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Cyprus

CyBC journalist says state stripped her of her dignity

Evdokia Loizou (Photo: Christos Theodorides)

A former journalist at state broadcaster CyBC diagnosed with encephalitis caused by the environment at her workplace in 2007 called on the state on Tuesday to respect her human rights and compensate her for the medical expenses she has had pay for her treatment.

Evdokia Loizou has sued the state for damages between €500,000 and €2m for human rights violations after CyBC refused to compensate her for €186,000 she had paid out of her own pocket for treatment.

“What is happening to me is out of this world,” she said during a news conference. “What I have been through in the past 12 years is an absolute nightmare.

“By refusing to compensate me for the treatment that I need and that I stopped doing because I couldn’t afford it anymore, the state is grossly violating my rights and stripping me of my dignity.”

In 2013, the labour inspection department acknowledged that her disease was caused by the environment at her workplace, where biological and chemical contamination, as well as a large accumulation of bacteria and poor ventilation had been detected “due to the uncontrolled presence of animals (cats) attributed to the poor condition of the premises”

Loizou reported Cyprus to the European Court of Justice for violating community rules on healthcare. Despite being vindicated, the authorities refuse to pay the money she paid over and above insurance coverage.

“The state is simply mocking me. They set up one evaluation committee after the other, trying to play down the illness I am currently suffering from.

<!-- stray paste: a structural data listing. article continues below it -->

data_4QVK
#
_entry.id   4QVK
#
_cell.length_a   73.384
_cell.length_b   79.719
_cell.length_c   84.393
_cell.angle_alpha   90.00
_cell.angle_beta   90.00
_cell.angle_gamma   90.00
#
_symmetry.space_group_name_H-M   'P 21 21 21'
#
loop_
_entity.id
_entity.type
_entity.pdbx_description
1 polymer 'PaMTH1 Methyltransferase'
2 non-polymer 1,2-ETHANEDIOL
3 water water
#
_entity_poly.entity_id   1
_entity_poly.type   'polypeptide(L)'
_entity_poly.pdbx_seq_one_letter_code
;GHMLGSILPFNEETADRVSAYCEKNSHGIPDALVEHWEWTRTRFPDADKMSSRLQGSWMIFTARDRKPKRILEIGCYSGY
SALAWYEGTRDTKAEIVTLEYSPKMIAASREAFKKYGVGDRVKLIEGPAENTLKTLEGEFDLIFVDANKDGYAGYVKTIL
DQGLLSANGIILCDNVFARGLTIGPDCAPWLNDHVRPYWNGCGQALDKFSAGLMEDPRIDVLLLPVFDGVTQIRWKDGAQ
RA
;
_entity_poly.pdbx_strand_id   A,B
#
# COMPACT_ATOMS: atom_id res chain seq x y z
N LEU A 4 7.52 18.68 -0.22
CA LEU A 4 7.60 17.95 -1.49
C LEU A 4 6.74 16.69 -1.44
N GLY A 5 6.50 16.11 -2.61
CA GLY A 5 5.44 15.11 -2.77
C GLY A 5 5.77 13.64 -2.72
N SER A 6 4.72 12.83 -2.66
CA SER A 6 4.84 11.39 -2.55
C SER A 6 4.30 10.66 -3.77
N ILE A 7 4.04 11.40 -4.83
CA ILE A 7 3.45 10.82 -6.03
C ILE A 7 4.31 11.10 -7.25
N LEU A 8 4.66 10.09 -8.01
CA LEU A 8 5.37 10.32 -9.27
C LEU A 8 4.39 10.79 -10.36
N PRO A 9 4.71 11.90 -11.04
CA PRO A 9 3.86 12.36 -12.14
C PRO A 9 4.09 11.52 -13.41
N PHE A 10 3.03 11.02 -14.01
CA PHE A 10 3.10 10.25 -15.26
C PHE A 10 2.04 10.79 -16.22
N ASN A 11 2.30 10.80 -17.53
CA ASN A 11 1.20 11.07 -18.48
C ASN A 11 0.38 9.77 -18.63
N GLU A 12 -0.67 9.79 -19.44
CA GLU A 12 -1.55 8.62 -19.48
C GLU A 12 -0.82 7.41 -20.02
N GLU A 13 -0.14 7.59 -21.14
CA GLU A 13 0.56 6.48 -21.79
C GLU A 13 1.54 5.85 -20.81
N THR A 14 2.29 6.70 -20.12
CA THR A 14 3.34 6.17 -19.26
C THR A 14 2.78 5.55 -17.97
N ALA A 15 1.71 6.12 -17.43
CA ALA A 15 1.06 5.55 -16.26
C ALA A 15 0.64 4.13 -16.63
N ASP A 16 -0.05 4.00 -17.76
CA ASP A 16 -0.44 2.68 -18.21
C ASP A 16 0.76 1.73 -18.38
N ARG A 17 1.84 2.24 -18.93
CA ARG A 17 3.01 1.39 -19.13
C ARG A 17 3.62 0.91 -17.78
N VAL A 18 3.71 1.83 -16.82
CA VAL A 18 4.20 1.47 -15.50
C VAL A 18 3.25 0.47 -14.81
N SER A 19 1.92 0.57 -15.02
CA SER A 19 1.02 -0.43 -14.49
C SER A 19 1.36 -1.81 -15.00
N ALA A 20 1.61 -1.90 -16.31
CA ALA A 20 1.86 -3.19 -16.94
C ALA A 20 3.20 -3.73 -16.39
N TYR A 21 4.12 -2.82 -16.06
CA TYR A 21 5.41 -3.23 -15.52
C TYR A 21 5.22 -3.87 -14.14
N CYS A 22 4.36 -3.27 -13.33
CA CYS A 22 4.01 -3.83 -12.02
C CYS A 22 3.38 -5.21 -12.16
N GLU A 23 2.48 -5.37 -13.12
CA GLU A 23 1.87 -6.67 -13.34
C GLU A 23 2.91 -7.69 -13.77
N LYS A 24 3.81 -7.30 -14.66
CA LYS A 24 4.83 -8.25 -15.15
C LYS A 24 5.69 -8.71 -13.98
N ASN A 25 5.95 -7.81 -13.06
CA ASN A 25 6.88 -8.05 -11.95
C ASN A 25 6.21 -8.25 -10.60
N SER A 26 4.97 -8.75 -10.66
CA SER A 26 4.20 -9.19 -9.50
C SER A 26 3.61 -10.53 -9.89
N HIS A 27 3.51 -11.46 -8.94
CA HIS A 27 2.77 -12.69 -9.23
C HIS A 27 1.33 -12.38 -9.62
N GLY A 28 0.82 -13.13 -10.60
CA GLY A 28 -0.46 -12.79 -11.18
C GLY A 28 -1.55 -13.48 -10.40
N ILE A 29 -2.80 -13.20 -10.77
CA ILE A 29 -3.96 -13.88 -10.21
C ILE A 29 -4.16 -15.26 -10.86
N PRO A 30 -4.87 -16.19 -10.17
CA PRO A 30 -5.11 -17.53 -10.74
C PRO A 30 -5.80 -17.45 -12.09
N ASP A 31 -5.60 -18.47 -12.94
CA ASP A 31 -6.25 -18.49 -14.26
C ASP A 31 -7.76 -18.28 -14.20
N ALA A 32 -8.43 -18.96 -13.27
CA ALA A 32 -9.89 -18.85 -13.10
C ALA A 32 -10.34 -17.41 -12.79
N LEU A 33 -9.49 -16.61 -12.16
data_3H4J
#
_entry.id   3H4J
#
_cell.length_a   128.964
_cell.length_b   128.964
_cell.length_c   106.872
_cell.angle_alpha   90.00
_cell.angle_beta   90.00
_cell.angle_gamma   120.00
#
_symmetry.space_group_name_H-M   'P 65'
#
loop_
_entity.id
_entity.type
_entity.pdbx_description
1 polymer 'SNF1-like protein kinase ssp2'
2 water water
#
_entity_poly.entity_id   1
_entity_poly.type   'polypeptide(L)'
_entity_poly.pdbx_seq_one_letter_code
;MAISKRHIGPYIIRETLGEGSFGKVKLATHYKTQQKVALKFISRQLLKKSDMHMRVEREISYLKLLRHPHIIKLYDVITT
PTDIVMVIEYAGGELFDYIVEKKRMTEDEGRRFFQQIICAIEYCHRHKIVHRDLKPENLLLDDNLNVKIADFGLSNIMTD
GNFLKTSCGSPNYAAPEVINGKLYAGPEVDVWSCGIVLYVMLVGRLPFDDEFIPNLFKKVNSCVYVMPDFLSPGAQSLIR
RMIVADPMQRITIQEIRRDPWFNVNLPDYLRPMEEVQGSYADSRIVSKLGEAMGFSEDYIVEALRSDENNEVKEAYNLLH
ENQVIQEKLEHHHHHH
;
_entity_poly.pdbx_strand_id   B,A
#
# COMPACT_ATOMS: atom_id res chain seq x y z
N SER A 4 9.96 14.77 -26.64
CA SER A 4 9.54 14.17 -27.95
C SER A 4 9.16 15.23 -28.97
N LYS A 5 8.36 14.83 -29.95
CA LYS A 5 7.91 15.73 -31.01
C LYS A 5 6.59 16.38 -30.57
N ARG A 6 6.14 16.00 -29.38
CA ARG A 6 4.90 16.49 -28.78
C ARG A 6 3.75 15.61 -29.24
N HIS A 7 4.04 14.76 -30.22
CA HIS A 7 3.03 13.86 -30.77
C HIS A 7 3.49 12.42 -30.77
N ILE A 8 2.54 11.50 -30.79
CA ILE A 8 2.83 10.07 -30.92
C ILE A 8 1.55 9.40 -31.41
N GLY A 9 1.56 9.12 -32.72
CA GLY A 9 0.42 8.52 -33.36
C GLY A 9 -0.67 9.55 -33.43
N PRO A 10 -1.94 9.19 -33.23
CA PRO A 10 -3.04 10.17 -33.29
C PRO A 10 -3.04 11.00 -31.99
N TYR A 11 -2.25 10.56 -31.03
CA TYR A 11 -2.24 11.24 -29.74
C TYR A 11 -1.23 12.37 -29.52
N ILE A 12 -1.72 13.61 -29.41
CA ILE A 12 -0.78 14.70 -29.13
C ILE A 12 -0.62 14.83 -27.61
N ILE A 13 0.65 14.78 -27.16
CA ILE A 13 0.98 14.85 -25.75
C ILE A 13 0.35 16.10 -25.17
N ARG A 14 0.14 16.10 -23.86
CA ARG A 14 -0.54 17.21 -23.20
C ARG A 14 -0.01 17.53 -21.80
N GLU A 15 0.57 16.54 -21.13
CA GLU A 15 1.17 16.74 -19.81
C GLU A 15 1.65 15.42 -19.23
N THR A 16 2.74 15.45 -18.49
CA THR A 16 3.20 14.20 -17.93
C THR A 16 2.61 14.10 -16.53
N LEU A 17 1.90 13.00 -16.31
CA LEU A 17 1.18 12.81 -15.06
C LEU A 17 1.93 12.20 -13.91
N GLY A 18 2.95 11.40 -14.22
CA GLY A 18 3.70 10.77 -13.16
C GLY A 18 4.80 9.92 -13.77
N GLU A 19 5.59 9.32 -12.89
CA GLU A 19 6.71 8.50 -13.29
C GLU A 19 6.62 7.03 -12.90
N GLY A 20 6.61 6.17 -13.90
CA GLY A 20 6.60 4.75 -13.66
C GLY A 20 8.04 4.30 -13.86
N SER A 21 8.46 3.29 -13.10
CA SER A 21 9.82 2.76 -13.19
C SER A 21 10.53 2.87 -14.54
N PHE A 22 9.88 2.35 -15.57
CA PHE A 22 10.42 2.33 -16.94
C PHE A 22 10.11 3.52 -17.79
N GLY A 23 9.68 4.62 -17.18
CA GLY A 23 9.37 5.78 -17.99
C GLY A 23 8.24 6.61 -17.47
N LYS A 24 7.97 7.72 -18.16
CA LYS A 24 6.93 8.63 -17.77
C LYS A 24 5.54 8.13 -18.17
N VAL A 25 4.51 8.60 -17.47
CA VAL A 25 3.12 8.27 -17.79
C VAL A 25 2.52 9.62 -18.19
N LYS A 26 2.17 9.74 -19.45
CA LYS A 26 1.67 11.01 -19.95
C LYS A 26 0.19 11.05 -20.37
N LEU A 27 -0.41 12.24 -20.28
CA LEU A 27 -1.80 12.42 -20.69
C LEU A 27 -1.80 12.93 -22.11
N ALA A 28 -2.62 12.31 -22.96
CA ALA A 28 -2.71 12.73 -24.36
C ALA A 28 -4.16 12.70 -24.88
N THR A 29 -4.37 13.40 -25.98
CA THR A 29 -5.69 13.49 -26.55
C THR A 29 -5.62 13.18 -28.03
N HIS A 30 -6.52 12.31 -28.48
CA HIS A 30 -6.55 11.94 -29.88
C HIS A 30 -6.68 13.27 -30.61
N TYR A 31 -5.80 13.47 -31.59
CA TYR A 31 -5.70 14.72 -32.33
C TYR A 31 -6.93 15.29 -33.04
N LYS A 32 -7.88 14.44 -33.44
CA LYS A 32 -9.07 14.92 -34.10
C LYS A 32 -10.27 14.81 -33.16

“But the reality is that my encephalitis is preventing me from leading a normal life and has forced me to stop working.”

After Loizou stopped working in 2010, CyBC stopped paying her salary in April 2014.

In December 2017, a medical report by neurologist Michael Hanna, of the UK’s National Hospital for Neurology and Neurosurgery, said Loizou had been evaluated on many occasions and was found to experience significant neurological fatigue, intermittent oxygen desaturations (reduction in blood oxygen levels) and intermittent respiratory difficulties.

The report confirmed she is not able to work as she gets tired extremely easily and her health condition causes fatigue.

Loizou reported the case to the European Court of Justice, which, under the EU law directive 2000/54 on the protection of workers from risks related to exposure to biological agents at work, ruled in her favour.

However, she is still waiting to be compensated by the state.

“It’s unacceptable, we are an EU country, these things shouldn’t happen,” she said.

“I will keep fighting until I see that my rights as a citizen and, most importantly, my rights as a human being, are being respected and I receive my rightful compensation.”

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